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Getting Started with Codon - Part 2

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4 Apr 2017CPOL2 min read 8.9K   1  
Storing and retrieving settings with the cross-platform Codon framework's settings service.

Codon is a zero-dependency cross-platform MVVM framework for creating UWP, WPF, and Xamarin based applications. It provides much of what you need to rapidly create sophisticated yet maintainable applications.


In the previous article we familiarised ourselves with view-model initialization and working with properties and commands. In this article, you see how to save and retrieve persistent data using the settings service.

The code presented herein is located in Sample001 in the Samples repository

Just about every app needs to store and retrieve settings. Codon provides an abstracted API for storing and retrieving settings via its ISettingsService implementations. You may wonder why it might be a good idea to abstract a set of APIs that is seemingly present across all supported platforms. There are a couple of reasons. While there exists an Isolated Storage Settings API in .NET Standard, the API doesn’t behave as you might expect across all platforms. In particular, in the WPF implementation IsolatedStorageSettings.ApplicationSettings is null. Codon works around this issue with a custom implementation supporting WPF *.

Another reason for abstracting the settings API is that it affords you the opportunity to swap out the underlying storage provider with, for example, an SQLite implementation. I did this for one of my apps when users started reporting settings being reset and I realised a more robust storage provider was required.

* See the IsolatedStorageSettingsWpf class in the Codon.Platform.Shared project if you’re interested in the custom WPF IsolatedStorageSettings implementation.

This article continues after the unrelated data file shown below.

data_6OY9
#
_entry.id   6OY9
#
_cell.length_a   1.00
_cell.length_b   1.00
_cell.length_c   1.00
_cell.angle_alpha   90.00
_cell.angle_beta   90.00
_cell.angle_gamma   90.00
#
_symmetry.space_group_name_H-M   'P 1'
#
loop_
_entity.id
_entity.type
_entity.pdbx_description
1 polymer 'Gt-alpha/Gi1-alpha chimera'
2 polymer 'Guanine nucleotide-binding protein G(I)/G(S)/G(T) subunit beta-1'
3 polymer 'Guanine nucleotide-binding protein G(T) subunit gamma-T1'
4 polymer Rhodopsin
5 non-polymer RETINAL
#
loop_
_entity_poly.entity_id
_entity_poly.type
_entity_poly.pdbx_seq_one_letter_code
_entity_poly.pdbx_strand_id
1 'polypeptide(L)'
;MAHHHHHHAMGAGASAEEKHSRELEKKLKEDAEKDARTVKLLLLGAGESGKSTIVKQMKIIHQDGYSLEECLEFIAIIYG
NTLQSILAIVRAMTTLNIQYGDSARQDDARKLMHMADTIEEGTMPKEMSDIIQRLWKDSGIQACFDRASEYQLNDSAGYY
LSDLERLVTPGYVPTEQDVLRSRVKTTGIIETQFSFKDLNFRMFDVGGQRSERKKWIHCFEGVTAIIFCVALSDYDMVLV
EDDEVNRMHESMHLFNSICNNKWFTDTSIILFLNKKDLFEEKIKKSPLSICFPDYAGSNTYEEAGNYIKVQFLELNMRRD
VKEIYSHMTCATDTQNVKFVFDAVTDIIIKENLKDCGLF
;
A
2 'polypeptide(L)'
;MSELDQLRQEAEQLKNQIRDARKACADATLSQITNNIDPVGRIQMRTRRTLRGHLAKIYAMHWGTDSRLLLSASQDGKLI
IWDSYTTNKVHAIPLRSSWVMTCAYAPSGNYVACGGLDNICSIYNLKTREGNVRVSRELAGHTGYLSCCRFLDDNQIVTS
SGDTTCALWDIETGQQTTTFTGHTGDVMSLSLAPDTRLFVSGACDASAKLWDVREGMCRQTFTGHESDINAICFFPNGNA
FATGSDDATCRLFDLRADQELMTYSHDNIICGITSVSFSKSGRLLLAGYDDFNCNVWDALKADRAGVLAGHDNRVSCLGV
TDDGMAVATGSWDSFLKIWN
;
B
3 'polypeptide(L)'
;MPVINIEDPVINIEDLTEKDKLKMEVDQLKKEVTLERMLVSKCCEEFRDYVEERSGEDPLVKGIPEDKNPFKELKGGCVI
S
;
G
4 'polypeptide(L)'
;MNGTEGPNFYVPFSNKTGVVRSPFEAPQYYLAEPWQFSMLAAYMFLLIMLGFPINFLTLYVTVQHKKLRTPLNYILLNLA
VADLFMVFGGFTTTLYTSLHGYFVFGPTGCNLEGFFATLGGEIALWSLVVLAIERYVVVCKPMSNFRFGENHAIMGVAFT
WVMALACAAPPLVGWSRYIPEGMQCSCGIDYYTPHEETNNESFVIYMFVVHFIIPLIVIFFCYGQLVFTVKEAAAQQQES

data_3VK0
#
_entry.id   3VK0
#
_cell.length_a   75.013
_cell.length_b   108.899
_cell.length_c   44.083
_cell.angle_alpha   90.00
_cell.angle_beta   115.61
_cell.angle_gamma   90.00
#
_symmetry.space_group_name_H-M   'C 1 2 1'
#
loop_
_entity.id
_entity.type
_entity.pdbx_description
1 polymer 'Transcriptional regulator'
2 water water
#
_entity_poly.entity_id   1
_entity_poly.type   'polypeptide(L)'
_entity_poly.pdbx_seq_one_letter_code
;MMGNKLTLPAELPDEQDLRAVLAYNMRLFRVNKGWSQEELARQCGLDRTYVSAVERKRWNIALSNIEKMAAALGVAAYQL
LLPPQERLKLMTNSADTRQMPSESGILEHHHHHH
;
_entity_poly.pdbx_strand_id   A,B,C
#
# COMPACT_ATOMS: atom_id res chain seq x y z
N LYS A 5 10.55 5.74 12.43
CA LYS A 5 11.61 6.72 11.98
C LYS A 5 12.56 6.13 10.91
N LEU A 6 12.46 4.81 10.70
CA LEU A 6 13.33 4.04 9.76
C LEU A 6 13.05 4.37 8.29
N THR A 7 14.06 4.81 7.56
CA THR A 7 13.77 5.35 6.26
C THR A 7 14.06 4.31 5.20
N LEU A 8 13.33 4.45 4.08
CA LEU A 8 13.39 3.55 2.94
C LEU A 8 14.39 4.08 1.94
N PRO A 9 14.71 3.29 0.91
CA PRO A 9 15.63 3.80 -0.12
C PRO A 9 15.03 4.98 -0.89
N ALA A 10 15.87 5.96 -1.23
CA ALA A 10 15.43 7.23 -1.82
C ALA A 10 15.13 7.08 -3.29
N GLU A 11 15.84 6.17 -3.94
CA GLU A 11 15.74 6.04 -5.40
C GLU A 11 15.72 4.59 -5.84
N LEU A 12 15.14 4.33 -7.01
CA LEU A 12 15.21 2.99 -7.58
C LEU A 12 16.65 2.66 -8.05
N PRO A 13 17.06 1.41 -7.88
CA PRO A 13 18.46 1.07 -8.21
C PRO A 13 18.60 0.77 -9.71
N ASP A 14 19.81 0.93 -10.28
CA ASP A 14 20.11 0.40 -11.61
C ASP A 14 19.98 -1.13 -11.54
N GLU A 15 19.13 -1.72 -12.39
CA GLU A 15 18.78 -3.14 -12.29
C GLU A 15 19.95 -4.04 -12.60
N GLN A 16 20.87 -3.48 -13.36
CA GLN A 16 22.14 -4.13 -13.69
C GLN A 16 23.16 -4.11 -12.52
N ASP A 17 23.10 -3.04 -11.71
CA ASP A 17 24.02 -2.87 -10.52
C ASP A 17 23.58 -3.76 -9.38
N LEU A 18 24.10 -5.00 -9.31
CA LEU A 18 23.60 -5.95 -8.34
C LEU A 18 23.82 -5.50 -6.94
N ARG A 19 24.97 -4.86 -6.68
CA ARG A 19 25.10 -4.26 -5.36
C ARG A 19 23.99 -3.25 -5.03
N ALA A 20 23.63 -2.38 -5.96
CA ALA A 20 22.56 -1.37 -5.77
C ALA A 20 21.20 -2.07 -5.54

NOTE: The settings service is able to serialize and store any object or primitive. Binary serialization is used for complex types.

Demonstrating the Settings Service

The Page1ViewModel class’s UpdateCreationCount method is called whenever the view-model is instantiated. See Listing 1. The method retrieves the setting with the key Page1CreationCount along with a default value. If no such setting exists, then the default value is returned.

The setting is then incremented via ISettingsService.SetSetting. The view-model’s CreationCount property is set to the setting value.

Listing 1. Page1ViewModel.UpdateCreationCount Method

void UpdateCreationCount()
	const string key = "Page1CreationCount";
	/* Use the settings service to retrieve, increment, 
	 * and store a counter. 
	 * The settings service is cross-platform. */
	int count = settingsService.GetSetting(key, 0);
	settingsService.SetSetting(key, ++count);

	CreationCount = count;

We bind the CreationCount property to a text field in UWP project, like so:

<TextBlock Text="{x:Bind ViewModel.CreationCount, Mode=OneWay}" />

In the WPF project, it is bound in a similar manner (without using x:Bind):

<TextBlock Text="{Binding CreationCount}" />

While in the Android project, we do this:

        l:Binding="Target=Text, Path=CreationCount"
        android:id="@+id/Page1_TextView_ShownCount" ... />

NOTE: Codon’s Android data-binding infrastructure requires that views with data-bindings have an android:id attribute.


In this article, you saw how to save and retrieve persistent data using the settings service. In the next part, we look at passing messages between app components.

I hope you find this project useful. If so, then please rate it and/or leave feedback below.


April 2 2017

  • First published


This article, along with any associated source code and files, is licensed under The Code Project Open License (CPOL)

Written By
Engineer Microsoft
United States United States
Daniel is a senior engineer in Technology and Research at the Office of the CTO at Microsoft, working on next generation systems.

Previously Daniel was a nine-time Microsoft MVP and co-founder of Outcoder, a Swiss software and consulting company.

Daniel is the author of Windows Phone 8 Unleashed and Windows Phone 7.5 Unleashed, both published by SAMS.

Daniel is the developer behind several acclaimed mobile apps including Surfy Browser for Android and Windows Phone. Daniel is the creator of a number of popular open-source projects, most notably Codon.

Would you like Daniel to bring value to your organisation? Please contact

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